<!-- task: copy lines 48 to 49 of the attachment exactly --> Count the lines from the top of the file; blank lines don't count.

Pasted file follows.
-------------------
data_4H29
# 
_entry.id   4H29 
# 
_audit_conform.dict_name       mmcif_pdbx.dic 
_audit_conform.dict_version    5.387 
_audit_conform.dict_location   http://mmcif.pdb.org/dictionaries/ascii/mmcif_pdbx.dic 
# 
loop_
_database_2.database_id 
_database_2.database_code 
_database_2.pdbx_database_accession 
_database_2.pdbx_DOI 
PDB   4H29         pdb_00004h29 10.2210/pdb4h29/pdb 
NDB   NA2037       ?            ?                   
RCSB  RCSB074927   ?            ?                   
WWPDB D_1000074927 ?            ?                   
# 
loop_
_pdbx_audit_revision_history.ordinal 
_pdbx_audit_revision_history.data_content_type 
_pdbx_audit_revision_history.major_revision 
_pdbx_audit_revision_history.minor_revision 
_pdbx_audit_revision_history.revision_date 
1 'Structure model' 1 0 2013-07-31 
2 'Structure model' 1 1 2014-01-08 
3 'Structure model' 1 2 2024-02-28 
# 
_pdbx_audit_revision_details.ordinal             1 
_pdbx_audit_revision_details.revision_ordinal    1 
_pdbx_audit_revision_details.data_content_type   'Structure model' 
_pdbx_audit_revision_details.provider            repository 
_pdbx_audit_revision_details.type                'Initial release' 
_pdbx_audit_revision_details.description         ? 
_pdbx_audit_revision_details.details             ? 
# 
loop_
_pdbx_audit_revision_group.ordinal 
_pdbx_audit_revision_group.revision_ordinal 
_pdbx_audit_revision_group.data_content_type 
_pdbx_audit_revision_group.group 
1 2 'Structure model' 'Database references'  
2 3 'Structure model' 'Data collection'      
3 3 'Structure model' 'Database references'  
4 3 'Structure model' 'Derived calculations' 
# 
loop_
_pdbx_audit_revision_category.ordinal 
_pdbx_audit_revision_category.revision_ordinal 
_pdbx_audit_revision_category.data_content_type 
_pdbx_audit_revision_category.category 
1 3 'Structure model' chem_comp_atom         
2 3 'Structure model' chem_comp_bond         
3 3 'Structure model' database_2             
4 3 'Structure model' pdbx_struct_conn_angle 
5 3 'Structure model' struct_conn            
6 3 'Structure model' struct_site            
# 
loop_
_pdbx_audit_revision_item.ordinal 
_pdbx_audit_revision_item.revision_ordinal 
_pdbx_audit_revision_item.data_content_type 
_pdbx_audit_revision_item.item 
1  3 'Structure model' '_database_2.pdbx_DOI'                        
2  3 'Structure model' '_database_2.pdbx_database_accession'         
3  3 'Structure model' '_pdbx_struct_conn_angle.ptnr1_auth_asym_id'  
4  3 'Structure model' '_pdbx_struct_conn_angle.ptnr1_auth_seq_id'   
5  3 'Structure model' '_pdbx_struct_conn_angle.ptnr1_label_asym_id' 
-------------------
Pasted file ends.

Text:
_pdbx_audit_revision_category.ordinal 
_pdbx_audit_revision_category.revision_ordinal 